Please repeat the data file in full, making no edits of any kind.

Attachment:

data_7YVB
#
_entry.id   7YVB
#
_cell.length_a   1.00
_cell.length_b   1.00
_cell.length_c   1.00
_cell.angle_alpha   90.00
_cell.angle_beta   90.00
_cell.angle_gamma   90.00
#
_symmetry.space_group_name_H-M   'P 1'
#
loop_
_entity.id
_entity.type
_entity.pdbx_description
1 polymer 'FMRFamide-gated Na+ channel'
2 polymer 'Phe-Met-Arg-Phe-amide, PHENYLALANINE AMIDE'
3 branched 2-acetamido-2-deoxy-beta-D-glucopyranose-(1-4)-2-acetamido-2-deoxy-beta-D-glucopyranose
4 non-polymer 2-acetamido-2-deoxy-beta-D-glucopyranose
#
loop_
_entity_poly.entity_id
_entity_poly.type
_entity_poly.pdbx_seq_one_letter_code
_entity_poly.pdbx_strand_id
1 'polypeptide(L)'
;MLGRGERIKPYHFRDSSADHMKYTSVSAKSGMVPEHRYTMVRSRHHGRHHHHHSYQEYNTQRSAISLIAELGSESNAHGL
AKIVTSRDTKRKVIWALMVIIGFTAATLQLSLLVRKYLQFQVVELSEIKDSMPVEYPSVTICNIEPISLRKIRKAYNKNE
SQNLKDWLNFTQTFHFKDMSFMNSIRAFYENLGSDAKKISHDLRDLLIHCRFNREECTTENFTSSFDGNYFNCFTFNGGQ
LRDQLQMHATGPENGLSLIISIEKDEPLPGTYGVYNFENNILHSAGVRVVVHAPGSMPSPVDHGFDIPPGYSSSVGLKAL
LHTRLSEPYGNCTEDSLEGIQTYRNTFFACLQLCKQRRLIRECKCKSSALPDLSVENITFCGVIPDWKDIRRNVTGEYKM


data_7YVB
#
_entry.id   7YVB
#
_cell.length_a   1.00
_cell.length_b   1.00
_cell.length_c   1.00
_cell.angle_alpha   90.00
_cell.angle_beta   90.00
_cell.angle_gamma   90.00
#
_symmetry.space_group_name_H-M   'P 1'
#
loop_
_entity.id
_entity.type
_entity.pdbx_description
1 polymer 'FMRFamide-gated Na+ channel'
2 polymer 'Phe-Met-Arg-Phe-amide, PHENYLALANINE AMIDE'
3 branched 2-acetamido-2-deoxy-beta-D-glucopyranose-(1-4)-2-acetamido-2-deoxy-beta-D-glucopyranose
4 non-polymer 2-acetamido-2-deoxy-beta-D-glucopyranose
#
loop_
_entity_poly.entity_id
_entity_poly.type
_entity_poly.pdbx_seq_one_letter_code
_entity_poly.pdbx_strand_id
1 'polypeptide(L)'
;MLGRGERIKPYHFRDSSADHMKYTSVSAKSGMVPEHRYTMVRSRHHGRHHHHHSYQEYNTQRSAISLIAELGSESNAHGL
AKIVTSRDTKRKVIWALMVIIGFTAATLQLSLLVRKYLQFQVVELSEIKDSMPVEYPSVTICNIEPISLRKIRKAYNKNE
SQNLKDWLNFTQTFHFKDMSFMNSIRAFYENLGSDAKKISHDLRDLLIHCRFNREECTTENFTSSFDGNYFNCFTFNGGQ
LRDQLQMHATGPENGLSLIISIEKDEPLPGTYGVYNFENNILHSAGVRVVVHAPGSMPSPVDHGFDIPPGYSSSVGLKAL
LHTRLSEPYGNCTEDSLEGIQTYRNTFFACLQLCKQRRLIRECKCKSSALPDLSVENITFCGVIPDWKDIRRNVTGEYKM